Cloud Computing: IBM Predictive Analytics: How It Helps Tame Big Data

 
 
By Darryl K. Taft  |  Posted 2012-04-15 Email Print this article Print
 
 
 
 
 
 
 
 
IBM recently announced new consulting services and software that take the power of predictive analytics to new levels of impact for the highest-priority issues of corporate decision makers–those in the C-suite. The new analytic offerings address the emerging opportunities of big data to manage financial operations, decrease fraud and nurture next-generation customer relationships. Based on experiences drawn from more than 20,000 analytics engagements, the new solutions combine innovations developed by IBM Research with new predictive technologies from dozens of companies Big Blue has acquired. IBM hopes to significantly broaden the group of clients—specifically C-suite leaders—who can adopt analytics, extending IBM's leadership position in the market for business analytics. IDC estimates enterprises will invest more than $120 billion by 2015 to capture the business impact of analytics, across hardware, software and services. "These new capabilities target the agendas of global business leaders operating in a world of accelerating complexity, unpredictability and massively available information," said Bridget van Kralingen, senior vice president, IBM Global Business Services. "By integrating analytics into business processes and converting new insights into action, IBM is helping organizations transform big data from a threat into an opportunity, one that will be their most valuable natural resource." Here, eWEEK looks at how IBM's predictive analytics is helping to make sense of the world of big data.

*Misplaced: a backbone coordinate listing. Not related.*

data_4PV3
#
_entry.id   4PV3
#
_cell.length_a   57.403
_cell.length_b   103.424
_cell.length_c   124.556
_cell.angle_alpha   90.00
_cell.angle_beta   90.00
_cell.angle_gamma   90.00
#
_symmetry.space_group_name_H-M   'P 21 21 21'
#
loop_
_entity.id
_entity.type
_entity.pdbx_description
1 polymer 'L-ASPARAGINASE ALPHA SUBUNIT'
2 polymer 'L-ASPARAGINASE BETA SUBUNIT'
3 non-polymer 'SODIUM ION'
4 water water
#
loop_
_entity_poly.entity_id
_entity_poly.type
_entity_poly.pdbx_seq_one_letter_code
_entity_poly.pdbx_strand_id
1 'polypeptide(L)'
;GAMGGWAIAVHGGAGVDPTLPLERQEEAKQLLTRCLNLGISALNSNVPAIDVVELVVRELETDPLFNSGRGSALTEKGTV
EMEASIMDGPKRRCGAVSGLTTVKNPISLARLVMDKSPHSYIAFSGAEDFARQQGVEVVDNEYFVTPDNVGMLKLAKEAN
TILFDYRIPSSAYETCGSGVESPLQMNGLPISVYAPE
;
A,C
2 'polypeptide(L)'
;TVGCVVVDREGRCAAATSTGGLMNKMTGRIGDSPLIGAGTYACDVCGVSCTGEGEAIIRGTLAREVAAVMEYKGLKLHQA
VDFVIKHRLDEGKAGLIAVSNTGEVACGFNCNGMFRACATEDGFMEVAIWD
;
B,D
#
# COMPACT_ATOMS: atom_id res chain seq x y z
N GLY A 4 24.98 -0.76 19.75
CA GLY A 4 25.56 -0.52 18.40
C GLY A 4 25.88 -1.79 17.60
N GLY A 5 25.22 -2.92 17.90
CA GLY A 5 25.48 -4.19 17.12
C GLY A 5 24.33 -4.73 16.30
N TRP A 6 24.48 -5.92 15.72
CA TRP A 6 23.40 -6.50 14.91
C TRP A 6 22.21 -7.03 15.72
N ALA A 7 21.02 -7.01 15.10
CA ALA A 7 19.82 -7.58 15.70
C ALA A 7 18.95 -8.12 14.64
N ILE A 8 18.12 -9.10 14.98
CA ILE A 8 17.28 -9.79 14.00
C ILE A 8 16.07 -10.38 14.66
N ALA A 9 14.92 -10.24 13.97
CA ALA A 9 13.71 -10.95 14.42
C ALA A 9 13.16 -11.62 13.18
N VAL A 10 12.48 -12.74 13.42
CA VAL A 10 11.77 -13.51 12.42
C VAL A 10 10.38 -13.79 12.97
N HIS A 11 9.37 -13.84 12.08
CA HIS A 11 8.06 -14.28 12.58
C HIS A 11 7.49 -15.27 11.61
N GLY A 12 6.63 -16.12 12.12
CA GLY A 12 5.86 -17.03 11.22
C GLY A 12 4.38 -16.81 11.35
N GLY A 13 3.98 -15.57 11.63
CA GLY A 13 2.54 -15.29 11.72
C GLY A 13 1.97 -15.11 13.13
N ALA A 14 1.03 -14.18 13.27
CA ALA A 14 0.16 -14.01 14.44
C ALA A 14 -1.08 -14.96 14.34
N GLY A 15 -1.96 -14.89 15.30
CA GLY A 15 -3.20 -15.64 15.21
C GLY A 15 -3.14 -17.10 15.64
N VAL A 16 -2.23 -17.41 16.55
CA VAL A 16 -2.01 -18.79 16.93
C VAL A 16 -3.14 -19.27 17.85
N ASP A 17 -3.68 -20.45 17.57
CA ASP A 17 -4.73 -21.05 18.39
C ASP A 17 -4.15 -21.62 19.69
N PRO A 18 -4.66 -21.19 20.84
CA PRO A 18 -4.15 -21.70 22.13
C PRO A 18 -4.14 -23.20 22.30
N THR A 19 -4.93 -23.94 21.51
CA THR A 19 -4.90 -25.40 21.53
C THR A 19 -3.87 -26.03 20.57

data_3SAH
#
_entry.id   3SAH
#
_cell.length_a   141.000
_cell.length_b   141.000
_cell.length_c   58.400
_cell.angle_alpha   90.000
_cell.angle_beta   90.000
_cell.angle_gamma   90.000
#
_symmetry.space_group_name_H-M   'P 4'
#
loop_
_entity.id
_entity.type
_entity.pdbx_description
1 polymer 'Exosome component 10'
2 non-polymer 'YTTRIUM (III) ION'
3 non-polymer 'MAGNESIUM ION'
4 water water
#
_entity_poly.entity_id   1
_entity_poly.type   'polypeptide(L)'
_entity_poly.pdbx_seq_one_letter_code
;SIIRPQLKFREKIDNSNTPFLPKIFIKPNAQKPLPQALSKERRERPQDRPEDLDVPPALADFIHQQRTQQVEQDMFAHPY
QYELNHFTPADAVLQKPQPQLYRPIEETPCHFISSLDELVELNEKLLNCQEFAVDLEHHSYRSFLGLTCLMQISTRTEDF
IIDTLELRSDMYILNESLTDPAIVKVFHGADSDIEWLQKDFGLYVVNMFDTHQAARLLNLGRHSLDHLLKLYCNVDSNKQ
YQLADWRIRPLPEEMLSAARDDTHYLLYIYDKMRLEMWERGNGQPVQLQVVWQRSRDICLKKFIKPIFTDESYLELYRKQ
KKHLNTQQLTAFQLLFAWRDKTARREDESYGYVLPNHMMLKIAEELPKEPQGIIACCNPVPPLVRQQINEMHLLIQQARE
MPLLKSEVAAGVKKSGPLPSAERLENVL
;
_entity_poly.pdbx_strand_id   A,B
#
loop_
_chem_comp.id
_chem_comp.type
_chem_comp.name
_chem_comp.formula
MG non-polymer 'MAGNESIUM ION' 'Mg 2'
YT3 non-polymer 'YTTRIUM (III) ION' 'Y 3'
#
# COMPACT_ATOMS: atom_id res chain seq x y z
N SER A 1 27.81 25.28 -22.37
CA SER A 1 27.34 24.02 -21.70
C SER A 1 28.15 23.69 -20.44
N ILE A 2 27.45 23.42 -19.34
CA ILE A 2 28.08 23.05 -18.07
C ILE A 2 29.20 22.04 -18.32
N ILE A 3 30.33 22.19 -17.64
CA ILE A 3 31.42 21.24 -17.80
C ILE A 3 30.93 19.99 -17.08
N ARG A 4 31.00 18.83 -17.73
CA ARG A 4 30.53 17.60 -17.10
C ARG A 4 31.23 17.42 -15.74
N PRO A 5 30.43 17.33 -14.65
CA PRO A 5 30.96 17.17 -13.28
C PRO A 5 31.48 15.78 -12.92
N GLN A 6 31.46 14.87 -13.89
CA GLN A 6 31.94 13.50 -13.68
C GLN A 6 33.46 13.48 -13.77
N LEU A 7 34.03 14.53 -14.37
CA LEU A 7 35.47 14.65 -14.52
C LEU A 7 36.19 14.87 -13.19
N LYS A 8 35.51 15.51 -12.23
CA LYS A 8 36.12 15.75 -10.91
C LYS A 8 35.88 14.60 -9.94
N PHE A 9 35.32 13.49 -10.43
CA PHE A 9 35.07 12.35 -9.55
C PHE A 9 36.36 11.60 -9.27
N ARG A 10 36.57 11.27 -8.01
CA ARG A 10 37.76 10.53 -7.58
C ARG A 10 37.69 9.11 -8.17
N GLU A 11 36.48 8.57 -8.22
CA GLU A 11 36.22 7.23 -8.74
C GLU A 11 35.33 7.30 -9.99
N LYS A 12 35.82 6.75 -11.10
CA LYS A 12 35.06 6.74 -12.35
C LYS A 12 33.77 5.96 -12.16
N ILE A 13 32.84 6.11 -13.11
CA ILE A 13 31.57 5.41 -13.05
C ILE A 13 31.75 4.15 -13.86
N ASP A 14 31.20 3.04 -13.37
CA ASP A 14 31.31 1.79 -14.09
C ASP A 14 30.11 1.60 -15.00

Big Data: The New Natural Resource

Big data is the digital convergence of structured data found inside databases and unstructured data flowing from new sources like social networks, mobile device sensors, radio-frequency identification (RFID), smart meters and financial systems.
Big Data: The New Natural Resource
 
 
 
 
 
Darryl K. Taft covers the development tools and developer-related issues beat from his office in Baltimore. He has more than 10 years of experience in the business and is always looking for the next scoop. Taft is a member of the Association for Computing Machinery (ACM) and was named 'one of the most active middleware reporters in the world' by The Middleware Co. He also has his own card in the 'Who's Who in Enterprise Java' deck.
 
 
 
 
 
 

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